More than a few people think that automation has been as largely responsible for the reduction in the American manufacturing workforce as offshoring. But many Chinese would disagree, as they too have seen how factories can now produce more goods with fewer workers.
In an effort to see how engineers, automation suppliers and the industry at large currently feel about this issue, the following question was posted to the Automation World discussion forum on LinkedIn: How does automation create good jobs? Or does it eliminate manufacturing jobs?
“Automation creates more jobs that are technical in nature instead of a person loading parts all day,” responded Seth Warnke, a controls technician at Nammo Talley Inc. “Back in the late ’80s and early ’90s, when I was working for an OEM, we all joked that we built machines to replace humans. That wasn't really the case, people had to learn new jobs and companies had to make sure that they had the proper training for their techs to do the job of troubleshooting.”
Some group members noted that they have seen automation create more jobs – both technical and non-technical.
In addition to eliminating the more repetitive jobs formerly performed by people, the advantage to automation is that production can be increased without increasing labor costs, said Marc Emmerke, engineer at Sony DADC. “More production means more money. More money means more equipment. More equipment means more jobs,” he said. “The company I work for now has seen an annual increase in jobs from a starting point of 200 to more than 1,500 over the years. Many of the added jobs in this facility are not technical in nature.”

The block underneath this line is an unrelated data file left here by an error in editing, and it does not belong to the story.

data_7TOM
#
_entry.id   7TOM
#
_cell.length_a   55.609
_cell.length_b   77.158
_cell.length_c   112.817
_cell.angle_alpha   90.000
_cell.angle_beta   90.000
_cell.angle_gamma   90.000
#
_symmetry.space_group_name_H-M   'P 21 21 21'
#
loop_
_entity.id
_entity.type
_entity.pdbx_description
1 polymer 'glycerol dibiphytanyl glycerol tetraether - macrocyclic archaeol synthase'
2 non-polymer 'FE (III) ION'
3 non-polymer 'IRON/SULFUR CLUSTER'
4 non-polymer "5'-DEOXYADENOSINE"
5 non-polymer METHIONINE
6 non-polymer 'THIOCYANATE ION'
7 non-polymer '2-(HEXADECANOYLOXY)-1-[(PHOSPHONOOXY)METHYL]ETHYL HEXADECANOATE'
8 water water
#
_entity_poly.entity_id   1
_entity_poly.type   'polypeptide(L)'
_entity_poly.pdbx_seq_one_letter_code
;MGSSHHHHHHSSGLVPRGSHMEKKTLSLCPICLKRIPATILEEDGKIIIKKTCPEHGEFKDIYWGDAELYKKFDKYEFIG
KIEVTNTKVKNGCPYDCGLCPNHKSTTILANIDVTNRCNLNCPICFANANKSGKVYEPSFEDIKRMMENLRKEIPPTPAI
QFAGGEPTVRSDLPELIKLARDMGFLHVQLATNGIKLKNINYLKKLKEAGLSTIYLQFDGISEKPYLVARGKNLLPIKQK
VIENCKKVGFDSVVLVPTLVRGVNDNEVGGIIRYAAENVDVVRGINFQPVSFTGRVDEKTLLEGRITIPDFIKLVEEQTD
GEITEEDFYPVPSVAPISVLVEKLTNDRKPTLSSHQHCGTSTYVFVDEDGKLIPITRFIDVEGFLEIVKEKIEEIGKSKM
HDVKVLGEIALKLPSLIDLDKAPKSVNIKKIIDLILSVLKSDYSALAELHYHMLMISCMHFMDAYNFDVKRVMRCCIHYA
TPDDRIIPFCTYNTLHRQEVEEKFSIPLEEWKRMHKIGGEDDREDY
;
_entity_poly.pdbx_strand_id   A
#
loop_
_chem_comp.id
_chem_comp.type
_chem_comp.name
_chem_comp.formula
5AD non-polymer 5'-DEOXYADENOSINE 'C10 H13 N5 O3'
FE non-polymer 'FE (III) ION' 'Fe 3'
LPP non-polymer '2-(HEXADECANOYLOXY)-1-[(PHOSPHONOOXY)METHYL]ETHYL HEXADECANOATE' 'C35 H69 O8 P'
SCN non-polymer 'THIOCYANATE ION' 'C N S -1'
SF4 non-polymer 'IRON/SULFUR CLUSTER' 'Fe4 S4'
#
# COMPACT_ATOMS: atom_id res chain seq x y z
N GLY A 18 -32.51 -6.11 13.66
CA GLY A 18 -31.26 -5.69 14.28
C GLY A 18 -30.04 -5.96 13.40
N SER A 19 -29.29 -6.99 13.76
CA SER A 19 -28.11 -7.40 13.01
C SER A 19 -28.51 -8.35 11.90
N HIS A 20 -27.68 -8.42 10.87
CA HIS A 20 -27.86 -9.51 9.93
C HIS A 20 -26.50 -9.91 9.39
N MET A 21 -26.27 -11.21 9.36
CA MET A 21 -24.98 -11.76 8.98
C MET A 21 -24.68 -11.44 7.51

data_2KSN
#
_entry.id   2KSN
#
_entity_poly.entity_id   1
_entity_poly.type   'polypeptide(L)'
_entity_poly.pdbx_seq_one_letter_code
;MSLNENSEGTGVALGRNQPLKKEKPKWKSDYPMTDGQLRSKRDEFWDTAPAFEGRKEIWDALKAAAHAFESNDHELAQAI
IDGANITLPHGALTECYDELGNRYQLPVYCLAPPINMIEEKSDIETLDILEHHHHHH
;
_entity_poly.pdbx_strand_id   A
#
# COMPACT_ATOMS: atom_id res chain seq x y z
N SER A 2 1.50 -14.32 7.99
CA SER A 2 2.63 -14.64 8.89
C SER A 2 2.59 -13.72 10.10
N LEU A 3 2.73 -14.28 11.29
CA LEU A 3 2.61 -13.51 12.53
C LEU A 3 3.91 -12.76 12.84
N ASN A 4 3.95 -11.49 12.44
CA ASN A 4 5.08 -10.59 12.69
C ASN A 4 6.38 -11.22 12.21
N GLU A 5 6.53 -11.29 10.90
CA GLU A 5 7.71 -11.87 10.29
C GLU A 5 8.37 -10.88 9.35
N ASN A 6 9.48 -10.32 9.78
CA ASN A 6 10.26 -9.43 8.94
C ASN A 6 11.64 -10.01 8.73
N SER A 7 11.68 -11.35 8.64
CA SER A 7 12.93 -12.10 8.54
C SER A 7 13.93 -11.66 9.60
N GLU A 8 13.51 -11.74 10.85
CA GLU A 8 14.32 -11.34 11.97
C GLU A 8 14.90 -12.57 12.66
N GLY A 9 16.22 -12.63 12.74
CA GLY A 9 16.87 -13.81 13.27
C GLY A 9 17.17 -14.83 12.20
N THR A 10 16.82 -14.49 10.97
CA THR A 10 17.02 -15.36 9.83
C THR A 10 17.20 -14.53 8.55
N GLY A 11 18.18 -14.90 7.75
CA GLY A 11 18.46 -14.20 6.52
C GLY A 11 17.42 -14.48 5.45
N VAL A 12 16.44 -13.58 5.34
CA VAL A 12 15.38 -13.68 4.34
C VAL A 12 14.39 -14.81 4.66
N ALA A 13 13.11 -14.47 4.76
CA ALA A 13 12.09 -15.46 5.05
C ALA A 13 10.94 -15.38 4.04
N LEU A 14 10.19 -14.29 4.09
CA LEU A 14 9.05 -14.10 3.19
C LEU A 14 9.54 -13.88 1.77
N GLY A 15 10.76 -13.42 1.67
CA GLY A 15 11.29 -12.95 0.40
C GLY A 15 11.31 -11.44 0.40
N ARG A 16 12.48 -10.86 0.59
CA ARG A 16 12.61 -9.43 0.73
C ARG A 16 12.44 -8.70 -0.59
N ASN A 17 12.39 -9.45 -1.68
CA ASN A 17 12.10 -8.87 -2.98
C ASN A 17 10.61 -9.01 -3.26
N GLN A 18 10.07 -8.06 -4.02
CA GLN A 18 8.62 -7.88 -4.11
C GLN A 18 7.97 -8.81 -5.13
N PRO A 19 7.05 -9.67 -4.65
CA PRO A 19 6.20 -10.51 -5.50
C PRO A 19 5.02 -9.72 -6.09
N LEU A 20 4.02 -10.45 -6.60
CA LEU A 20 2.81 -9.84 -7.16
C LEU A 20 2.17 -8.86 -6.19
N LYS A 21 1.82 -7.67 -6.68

John Berra, past chairman of Emerson Process Management, added that, from his perspective, automation creates good jobs around the world by creating new jobs in new industries that, in many cases, can more than offset those lost to automation in production centers.
“Large [suppliers] like Emerson Process Management have over 30,000 employees. The supplier community is a place where there are thousands of innovative small companies,” Berra said. “Then you have the engineering contractor community. All of the EPCs have automation groups for design and also engineers and technicians that work on installation and start up. Then there is the actual end user community, where again there are people dedicated to automation. Most of these jobs are highly technical.
“The common wisdom is to accuse automation of reducing operators in plants,” he said. “[But] in the process world, there were never that many operators in the control room. Distributed control with the use of screens instead of panel boards did reduce some operators, but it also created many more jobs in the supplier and EPC community.”
Finally, one member weighed in with the reminder that no industry remains static forever. “Change in the make-up of our workforce is inevitable,” said Kerry Crozier, software and services specialist at Rexel. “Farming jobs are a good example. In 1900, approximately 38% of U.S. residents were farmers (according to U.S. government statistics), but today only about 1% of U.S. residents are farmers and we have much greater food production. We know that this [change] was due to a workforce shift and not a loss of 37% of U.S. jobs since unemployment is not 37%. This analogy applies to the manufacturing industry in the same way [and it] is why education is becoming more and more crucial today. Over time there will be less and less manual labor jobs available.”
This discussion and many others, ranging from technologies and best practices to employment and education issues – but all focused on automation – are just getting started on the Automation World LinkedIn group. So feel free to stop by and join the conversation at http://bit.ly/automationworld.
David Greenfield, email@example.com, is Media & Events Director for Automation World magazine.
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